1. Run the app locally. Open a CLI and change your working directory to the COS-WebGalleryStart directory. Notice the Node.js dependencies listed in the package.json file. Download them using the command shown in the following example.
npm install

Run the app using the command shown in the following example.

npm start

Open a browser and view your app on the address and port that is output to the console, http://localhost:3000.

Tip: To restart the app locally, kill the node process (Ctrl+C) to stop it, and use npm start again. Using nodemon to restart your app when it detects a change saves you time. Install nodemon globally like this: npm install -g nodemon. Then run it from the command line in your app directory using: nodemon, to have nodemon start your app.

  1. Prepare the app for deployment. Update the application name property value in the manifest.yml file from COS-WebGallery, to the name you entered for your app on Bluemix. The COS-WebGallery manifest.yml looks like the following example. Also update the package.json file located in the app root directory for your app to reflect the name of your app, and your name as the author.

- name: COS-WebGalery

random-route: true

memory: 256M
  1. Deploy the app to Bluemix. To get the starter app with your changes to Bluemix, deploy it using the Cloud Foundry CLI:

a. Set the API Endpoint for your region by using the api command (as shown in the following example). if you do not know your regional API endpoint URL see the Getting Started page.

 cf api <API Endpoint>

b. Log in to Bluemix by using the login command. You can specify optional parameters if you want: your organization with option -o, and the space with option -s (as shown in the following example).

cf login

c. Deploy the app to Bluemix with the push command (as shown in the following example).

cf push

The example below shows the commands we used to deploy the COS-WebGallery app.

cf api https://api.ng.bluemix.net
cf login -u myaccount@us.ibm.com -o “IBM Redbooks” -s scenarios
cf push

If successful, Cloud Foundry reports that the app was uploaded, successfully deployed, and started. If you are logged in to the Bluemix web console, you are notified there also of the status of your app (see figure below).


You can verify that the app was deployed by visiting the app URL reported by Cloud Foundry with a browser, or from the Bluemix web console by clicking View App button.

  1. Test the app. The visible change from the default app template that was deployed at creation to the starter app shown in the following proves that deploying the app to Bluemix was successful.


Creating a Bluemix toolchain

You are almost ready to start working on the Web Gallery app, but before you start coding you must have a source repository for the code. It must be accessible from both Bluemix and the local development environment. We will want to both push changes to Bluemix, and pull down the changes made in the Bluemix cloud to our local development environment. To do so, create a Delivery Pipeline for the app in Bluemix by completing the following steps:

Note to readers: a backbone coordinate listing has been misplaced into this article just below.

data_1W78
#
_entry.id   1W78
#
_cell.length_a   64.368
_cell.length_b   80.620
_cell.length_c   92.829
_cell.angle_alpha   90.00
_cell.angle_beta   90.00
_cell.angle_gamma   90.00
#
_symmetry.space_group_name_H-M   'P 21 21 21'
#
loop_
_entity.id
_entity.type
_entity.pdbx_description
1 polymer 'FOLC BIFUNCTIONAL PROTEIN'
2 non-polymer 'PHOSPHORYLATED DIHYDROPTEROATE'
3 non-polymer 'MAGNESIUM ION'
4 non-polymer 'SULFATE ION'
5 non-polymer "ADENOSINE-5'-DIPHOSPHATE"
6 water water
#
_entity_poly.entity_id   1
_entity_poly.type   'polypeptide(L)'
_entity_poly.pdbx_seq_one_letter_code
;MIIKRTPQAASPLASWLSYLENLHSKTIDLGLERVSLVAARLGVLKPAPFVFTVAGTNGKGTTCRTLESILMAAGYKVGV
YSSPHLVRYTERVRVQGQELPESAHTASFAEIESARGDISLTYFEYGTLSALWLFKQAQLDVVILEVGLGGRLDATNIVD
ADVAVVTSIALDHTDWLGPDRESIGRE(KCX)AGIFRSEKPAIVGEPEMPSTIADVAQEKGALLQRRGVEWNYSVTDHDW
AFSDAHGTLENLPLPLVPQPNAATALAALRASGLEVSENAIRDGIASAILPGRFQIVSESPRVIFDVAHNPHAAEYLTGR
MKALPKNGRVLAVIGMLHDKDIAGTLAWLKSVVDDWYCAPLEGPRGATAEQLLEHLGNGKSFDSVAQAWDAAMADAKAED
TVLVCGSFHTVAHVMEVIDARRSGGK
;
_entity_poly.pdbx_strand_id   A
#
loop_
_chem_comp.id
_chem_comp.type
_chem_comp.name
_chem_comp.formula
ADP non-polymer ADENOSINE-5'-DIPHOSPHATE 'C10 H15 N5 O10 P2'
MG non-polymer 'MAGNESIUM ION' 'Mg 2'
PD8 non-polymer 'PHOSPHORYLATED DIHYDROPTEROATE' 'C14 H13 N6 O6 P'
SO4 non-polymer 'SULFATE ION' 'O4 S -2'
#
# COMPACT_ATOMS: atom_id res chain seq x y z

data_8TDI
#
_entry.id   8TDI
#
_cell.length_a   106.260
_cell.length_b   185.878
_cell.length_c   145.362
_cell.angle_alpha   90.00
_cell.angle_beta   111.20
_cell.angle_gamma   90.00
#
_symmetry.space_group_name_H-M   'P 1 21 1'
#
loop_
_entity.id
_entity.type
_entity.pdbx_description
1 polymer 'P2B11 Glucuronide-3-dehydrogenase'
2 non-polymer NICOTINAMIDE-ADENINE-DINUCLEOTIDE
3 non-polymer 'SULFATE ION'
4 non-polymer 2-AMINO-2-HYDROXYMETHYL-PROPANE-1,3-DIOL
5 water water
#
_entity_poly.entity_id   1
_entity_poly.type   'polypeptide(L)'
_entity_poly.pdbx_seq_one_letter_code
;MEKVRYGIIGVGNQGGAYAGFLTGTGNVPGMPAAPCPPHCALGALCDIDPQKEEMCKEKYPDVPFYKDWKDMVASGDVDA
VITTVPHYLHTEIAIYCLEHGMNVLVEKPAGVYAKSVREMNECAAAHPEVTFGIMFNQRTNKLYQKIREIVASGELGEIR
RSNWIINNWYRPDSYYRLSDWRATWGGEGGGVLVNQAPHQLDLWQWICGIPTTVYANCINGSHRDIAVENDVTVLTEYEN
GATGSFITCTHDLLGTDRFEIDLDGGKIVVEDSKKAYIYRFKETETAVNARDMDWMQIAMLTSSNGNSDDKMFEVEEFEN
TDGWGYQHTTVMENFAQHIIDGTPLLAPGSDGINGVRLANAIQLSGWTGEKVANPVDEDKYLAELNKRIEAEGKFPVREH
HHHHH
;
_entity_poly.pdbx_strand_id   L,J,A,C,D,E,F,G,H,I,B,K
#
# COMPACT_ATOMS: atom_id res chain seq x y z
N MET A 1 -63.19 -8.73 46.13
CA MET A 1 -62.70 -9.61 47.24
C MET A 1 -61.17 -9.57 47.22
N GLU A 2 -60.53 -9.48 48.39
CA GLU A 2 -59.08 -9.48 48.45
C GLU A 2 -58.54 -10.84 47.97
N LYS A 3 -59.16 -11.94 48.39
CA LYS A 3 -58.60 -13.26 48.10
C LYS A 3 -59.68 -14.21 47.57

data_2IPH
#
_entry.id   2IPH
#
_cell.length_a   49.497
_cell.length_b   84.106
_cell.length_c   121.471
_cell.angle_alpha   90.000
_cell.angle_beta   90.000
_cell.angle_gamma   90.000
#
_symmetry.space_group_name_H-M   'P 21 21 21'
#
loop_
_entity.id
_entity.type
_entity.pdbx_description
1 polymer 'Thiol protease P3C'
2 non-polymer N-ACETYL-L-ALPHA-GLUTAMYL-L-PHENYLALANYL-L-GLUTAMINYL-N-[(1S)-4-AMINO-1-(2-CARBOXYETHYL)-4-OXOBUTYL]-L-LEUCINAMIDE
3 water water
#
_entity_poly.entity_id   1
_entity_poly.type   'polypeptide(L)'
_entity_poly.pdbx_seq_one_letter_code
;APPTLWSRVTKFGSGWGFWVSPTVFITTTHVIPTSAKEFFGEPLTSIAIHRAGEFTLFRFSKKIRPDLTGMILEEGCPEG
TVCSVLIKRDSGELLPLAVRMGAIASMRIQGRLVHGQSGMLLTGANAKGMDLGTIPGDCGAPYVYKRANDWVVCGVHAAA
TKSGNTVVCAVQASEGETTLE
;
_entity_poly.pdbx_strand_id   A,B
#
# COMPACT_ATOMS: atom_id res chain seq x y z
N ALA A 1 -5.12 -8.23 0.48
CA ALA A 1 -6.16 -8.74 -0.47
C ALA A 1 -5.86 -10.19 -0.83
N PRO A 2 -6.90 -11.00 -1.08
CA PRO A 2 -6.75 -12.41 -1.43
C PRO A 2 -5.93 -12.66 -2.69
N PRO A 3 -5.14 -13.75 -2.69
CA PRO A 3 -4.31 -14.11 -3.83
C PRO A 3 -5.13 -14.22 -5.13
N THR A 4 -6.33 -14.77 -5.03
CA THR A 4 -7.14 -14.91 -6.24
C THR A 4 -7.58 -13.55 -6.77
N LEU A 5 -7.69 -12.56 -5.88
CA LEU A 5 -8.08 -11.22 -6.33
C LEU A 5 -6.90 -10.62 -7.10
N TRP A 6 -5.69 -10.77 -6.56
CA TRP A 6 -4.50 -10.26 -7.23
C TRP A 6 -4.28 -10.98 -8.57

1. After signing in to IBM Bluemix, select the COS-WebGallery app, and from the app Overview window, scroll to Continuous delivery and click Enable (see figure below).


  1. Set up the Toolchain Integrations. Scroll down to see the information that is shown in the following figure. The Continuous Delivery Toolchain template creates a GitHub repository, Delivery Pipeline, and integrates Eclipse Orion Web IDE to allow the editing of your app code in the cloud. Everything is populated with the necessary values to create the toolchain. Click Create.


The Bluemix Toolchain is now set up (as shown in the figure below).

Tip: If you do not have an active GitHub session, you are prompted to log in. Click Authorize Application to allow Bluemix to access your GitHub account. If you have an active GitHub session but you have not entered your password recently, you might be prompted to enter your GitHub password to confirm. If Bluemix cannot access the GitHub repo, the Build Stage of your Delivery Pipeline will be unable to use it as input.


  1. Click GitHub Tool to open the new repo created by your toolchain on GitHub.

  2. It is currently empty so you must add app code from your local development environment, but first you need to clone the empty repo. To do so, you have options as shown in the following figure.


This example uses the Quick setup option. Click Set up in Desktop. Allow GitHub desktop to open the link, and select an empty directory as the location for your new local repo. You now have a directory named the same as your app with nothing except the .git directory inside. In this example, it is named COS-WebGallery.

  1. Copy the files and directories from the starter app you modified in step 3. It looks like the following figure.


  1. Return to GitHub Desktop and notice it detected what you added to the repo directory (see figure below). Type initial commit into the summary field, and click Commit to master.


Create a Git branch

Now, you need to create a branch for the local development environment to use for your Bluemix Delivery Pipeline Build Stage:

  1. Click the branch icon; you are prompted to enter a name for the branch (see figure below). This example uses Local-dev as the name.


  1. After you create the branch, GitHub compares the local files on the Local-dev branch with the files in the repository on the master branch and reports No local changes. You can now click Publish to add the branch you created on your local repo to your GitHub repo (see figure below).